Daring Greatly

At the 2016 Baileys Women’s Prize for Fiction awards ceremony last week, just before we announced this year’s winner, Syl Saller, Diageo Chief Marketing Officer took to the stage to give a fantastically inspirational speech. We’ve reproduced her wonderful words for you below.

We’re in our third year of proudly sponsoring the Baileys Women’s Prize for Fiction. It’s become a bit of tradition for me to give the sponsor’s speech without sounding too, ‘sponsor-like’.

Reasons for this are easy to understand – the minute I start with the corporate speak you’ll head for the bar as quick as I can say ‘paradigm shift’ or ‘think outside the box’. And I wouldn’t blame you. I’m hugely proud of Baileys – and especially proud of our sponsorship of the Prize. They need no explanation.

Instead, I want to take a few minutes to talk about feeding your mind and nurturing your soul. At the heart of it, that’s why so many of us love books – why they mean so much to us – and why these awards are so important.

I’m lucky enough to attend a number of events like tonight which are hugely inspirational and I thought I’d share one experience that I saw as clearly connected to the Prize and this evening:

Last February I went to South by Southwest – not the music festival – I’m not nearly cool enough for that, but the part where you get to hear from some of the great thinkers of the world. The hit keynote speech was from Dr Brené Brown, the research professor, who is best known for her Ted Talk on the Power of Vulnerability.

Brené talks about vulnerability as having the guts to show up and be seen – putting yourself out there – risking criticism and hurt.

Creativity is the way things travel from the head to the heart into the hands. And there is no creativity without vulnerability.

The quote I remember most from South by Southwest is one that Brené uses from Teddy Roosevelt, from a time when guys like Donald Trump would have never made the ticket. To make it appropriate for this evening, I’ve shortened it and done a gender swap, but it goes something like this:

It is not the critic who counts; not the person who points out how the strong stumble.

The credit belongs to the woman who is actually in the arena, whose face is marred by dust and sweat and who strives valiantly.

Who errs, who comes short, again and again, But who does actually strive to do the deeds;

And who at the worst, If she fails, at least fails while daring greatly.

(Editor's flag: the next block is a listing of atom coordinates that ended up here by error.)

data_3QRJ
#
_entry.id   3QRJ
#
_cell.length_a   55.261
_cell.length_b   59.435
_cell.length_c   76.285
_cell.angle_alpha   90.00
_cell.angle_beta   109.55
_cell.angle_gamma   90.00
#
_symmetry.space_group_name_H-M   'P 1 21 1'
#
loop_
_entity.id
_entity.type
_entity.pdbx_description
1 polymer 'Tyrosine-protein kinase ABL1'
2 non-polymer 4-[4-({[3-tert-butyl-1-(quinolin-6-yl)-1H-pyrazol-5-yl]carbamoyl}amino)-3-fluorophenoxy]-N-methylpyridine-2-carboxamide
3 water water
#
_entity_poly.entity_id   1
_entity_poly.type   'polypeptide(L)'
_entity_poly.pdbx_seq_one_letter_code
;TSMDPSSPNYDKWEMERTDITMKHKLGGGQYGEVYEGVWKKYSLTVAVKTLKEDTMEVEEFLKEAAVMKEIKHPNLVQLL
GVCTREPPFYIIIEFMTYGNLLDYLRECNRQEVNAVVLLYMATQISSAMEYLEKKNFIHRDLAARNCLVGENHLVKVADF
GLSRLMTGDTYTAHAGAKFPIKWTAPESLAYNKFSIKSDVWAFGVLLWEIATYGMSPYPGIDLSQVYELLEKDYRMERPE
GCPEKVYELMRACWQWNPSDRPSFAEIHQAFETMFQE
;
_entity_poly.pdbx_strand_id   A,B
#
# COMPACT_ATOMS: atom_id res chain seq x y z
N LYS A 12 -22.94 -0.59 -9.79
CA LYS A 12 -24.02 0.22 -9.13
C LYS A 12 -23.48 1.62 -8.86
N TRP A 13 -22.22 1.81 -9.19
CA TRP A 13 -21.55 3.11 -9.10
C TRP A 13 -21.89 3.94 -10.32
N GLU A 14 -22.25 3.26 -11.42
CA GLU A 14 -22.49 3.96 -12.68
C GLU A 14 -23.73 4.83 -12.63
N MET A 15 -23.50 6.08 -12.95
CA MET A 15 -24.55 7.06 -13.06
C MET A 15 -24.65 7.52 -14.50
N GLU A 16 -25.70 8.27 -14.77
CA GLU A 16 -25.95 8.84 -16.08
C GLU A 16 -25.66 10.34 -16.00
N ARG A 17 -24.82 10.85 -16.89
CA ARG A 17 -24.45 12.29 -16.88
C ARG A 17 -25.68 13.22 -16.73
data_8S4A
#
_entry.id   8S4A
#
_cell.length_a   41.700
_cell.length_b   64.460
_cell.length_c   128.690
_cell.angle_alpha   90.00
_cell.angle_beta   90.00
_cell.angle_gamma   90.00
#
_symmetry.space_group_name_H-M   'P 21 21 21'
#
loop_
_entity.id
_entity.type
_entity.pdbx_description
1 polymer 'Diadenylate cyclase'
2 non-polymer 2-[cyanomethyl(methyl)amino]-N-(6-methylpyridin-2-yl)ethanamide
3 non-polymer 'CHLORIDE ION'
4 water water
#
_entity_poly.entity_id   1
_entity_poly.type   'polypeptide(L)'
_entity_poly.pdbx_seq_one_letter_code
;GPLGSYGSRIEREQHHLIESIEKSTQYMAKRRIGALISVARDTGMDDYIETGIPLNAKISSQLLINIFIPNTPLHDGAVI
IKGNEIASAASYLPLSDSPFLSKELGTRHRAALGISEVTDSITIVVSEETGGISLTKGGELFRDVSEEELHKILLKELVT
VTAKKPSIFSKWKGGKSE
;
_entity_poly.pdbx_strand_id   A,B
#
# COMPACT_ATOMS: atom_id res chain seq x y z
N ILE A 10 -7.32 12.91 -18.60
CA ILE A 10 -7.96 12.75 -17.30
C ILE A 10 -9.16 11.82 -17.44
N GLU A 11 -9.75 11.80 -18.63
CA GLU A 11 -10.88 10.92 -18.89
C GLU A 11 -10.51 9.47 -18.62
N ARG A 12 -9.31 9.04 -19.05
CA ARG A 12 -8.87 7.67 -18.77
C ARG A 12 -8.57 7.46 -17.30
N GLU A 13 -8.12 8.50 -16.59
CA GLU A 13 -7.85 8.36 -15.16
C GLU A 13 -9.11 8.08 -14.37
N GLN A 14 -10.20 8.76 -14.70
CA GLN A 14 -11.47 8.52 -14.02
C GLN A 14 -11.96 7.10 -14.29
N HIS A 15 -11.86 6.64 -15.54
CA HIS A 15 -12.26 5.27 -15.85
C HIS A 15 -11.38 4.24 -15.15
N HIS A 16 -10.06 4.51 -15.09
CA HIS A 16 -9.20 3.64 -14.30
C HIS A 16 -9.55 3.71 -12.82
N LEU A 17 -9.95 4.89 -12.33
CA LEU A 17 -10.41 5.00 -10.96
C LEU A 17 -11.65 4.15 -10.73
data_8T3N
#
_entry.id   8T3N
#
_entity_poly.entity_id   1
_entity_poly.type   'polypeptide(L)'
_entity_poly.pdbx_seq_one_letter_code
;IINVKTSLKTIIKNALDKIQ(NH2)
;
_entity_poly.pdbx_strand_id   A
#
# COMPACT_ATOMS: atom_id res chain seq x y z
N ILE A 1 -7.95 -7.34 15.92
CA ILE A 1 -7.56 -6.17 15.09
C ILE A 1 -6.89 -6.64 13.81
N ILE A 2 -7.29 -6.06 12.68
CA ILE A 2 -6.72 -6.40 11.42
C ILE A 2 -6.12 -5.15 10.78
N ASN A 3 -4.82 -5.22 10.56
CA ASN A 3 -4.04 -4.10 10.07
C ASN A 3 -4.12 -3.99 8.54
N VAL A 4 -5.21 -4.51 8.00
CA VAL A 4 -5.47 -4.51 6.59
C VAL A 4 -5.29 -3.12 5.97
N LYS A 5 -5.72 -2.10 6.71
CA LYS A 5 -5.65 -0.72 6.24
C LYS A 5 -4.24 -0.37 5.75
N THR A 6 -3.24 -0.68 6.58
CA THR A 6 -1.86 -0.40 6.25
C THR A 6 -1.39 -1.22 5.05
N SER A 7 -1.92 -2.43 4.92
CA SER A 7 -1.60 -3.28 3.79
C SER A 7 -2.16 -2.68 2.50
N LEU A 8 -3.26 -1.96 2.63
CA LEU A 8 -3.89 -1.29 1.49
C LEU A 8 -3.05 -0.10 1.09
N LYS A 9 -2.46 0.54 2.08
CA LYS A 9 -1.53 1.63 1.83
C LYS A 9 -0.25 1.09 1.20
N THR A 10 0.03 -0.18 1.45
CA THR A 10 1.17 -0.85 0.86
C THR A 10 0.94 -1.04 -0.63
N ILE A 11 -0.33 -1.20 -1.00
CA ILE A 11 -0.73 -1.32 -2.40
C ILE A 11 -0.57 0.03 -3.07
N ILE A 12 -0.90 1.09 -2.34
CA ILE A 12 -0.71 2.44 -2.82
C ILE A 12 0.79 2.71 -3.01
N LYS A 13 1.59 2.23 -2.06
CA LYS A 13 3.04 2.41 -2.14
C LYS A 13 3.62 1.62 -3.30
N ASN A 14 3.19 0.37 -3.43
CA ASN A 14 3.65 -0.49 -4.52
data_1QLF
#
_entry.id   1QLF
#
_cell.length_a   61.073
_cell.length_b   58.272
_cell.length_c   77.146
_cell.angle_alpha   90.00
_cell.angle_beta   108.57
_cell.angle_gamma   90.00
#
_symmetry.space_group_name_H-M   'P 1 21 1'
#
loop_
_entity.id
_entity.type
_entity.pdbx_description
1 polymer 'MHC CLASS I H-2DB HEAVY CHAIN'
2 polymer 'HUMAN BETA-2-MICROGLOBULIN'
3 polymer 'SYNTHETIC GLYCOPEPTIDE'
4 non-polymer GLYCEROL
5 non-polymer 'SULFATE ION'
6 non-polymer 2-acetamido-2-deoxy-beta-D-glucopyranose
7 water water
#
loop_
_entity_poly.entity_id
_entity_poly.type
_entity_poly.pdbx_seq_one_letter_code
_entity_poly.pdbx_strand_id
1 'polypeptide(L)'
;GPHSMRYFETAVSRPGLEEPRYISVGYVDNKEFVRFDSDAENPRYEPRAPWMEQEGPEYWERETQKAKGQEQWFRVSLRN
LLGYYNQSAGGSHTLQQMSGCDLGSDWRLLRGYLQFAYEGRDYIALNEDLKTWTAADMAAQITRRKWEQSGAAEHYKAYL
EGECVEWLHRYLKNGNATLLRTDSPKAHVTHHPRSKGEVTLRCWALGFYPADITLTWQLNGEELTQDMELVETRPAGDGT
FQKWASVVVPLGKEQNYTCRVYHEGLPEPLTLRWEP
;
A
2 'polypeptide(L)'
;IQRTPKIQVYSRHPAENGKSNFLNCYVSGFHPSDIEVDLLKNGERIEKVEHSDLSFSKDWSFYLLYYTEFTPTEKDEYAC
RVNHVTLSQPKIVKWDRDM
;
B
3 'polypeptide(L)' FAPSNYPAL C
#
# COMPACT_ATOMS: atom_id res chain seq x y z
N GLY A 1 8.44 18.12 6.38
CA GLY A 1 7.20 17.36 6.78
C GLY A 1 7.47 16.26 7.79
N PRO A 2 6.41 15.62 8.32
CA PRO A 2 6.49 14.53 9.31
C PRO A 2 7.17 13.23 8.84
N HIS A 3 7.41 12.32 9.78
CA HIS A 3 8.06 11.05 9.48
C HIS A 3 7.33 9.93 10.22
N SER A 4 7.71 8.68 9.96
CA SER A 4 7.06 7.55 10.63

Think about our shortlisted authors – and the risks they take in sharing their ideas and their inner worlds with all of us amidst all the uncertainty and emotional exposure to what people will think, say, and tweet.

If we look for them, there are examples of people who have this kind of courage, everywhere. I see them here tonight, in my work, and in my family and friends.

Monday night’s Prize panel discussion, the Baileys Women’s Prize for Fiction Book Club in association with Grazia, was full of fascinating stories from incredible women:

Felicity Blunt talked about how hard it was initially to convince people of the genius of A Visit from the Goon Squad. It went on to win a Pulitzer. Leyla Hussein shared the trauma of reading The Possession of Joy because of the horrific memories it brought back. Hajar Woodland shared her thoughts on being a writer, musician and Muslim feminist. And finally, Kathy Lette who made us laugh with her incredible wit and insight. She is indeed an ‘espresso martini for the mind’.

To write a book is to put yourself naked onto the page and offer it up for the world to judge. Few things take this much courage.

Tonight, I am thrilled to be honouring these six extraordinary writers who indeed are role models for us all. To quote my most quotable friend, the amazing Kate Mosse:

‘If there are no women writers recognised, then no one thinks it could be them. If there are a few women, a woman might think it could be her. If there are lots of women, then a woman will ask, what kind of writer will I be?’

My belief is that we can all dare greatly. That we all have the ability to put ourselves out there, to risk failure knowing that we can get back up again. To understand that we learn the most when things don’t go our way. And that being vulnerable is the path to growth, to creativity and to greatness.

Thank you.

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